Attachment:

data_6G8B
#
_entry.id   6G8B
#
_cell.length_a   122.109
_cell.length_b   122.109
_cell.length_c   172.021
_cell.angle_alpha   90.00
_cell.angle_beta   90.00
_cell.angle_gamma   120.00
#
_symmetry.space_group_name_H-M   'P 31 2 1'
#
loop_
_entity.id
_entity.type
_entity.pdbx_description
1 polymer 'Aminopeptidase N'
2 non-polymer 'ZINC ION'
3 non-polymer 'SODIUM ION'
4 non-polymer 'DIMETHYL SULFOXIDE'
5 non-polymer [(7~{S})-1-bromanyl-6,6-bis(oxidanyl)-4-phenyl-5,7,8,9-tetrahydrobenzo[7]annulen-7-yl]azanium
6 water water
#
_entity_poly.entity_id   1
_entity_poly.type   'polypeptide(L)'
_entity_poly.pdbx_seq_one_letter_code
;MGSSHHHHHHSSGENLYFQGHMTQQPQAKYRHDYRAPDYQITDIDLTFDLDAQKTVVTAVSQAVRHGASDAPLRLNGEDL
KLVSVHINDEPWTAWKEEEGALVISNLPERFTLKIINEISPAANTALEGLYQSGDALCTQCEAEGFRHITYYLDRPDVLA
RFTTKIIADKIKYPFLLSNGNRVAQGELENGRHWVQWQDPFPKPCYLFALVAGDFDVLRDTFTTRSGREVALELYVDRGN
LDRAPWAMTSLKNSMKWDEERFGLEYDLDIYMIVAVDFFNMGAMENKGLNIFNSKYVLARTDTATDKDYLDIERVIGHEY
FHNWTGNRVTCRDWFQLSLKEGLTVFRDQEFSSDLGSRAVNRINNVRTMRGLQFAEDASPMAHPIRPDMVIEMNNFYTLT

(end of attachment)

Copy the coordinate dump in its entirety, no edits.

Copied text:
data_6G8B
#
_entry.id   6G8B
#
_cell.length_a   122.109
_cell.length_b   122.109
_cell.length_c   172.021
_cell.angle_alpha   90.00
_cell.angle_beta   90.00
_cell.angle_gamma   120.00
#
_symmetry.space_group_name_H-M   'P 31 2 1'
#
loop_
_entity.id
_entity.type
_entity.pdbx_description
1 polymer 'Aminopeptidase N'
2 non-polymer 'ZINC ION'
3 non-polymer 'SODIUM ION'
4 non-polymer 'DIMETHYL SULFOXIDE'
5 non-polymer [(7~{S})-1-bromanyl-6,6-bis(oxidanyl)-4-phenyl-5,7,8,9-tetrahydrobenzo[7]annulen-7-yl]azanium
6 water water
#
_entity_poly.entity_id   1
_entity_poly.type   'polypeptide(L)'
_entity_poly.pdbx_seq_one_letter_code
;MGSSHHHHHHSSGENLYFQGHMTQQPQAKYRHDYRAPDYQITDIDLTFDLDAQKTVVTAVSQAVRHGASDAPLRLNGEDL
KLVSVHINDEPWTAWKEEEGALVISNLPERFTLKIINEISPAANTALEGLYQSGDALCTQCEAEGFRHITYYLDRPDVLA
RFTTKIIADKIKYPFLLSNGNRVAQGELENGRHWVQWQDPFPKPCYLFALVAGDFDVLRDTFTTRSGREVALELYVDRGN
LDRAPWAMTSLKNSMKWDEERFGLEYDLDIYMIVAVDFFNMGAMENKGLNIFNSKYVLARTDTATDKDYLDIERVIGHEY
FHNWTGNRVTCRDWFQLSLKEGLTVFRDQEFSSDLGSRAVNRINNVRTMRGLQFAEDASPMAHPIRPDMVIEMNNFYTLT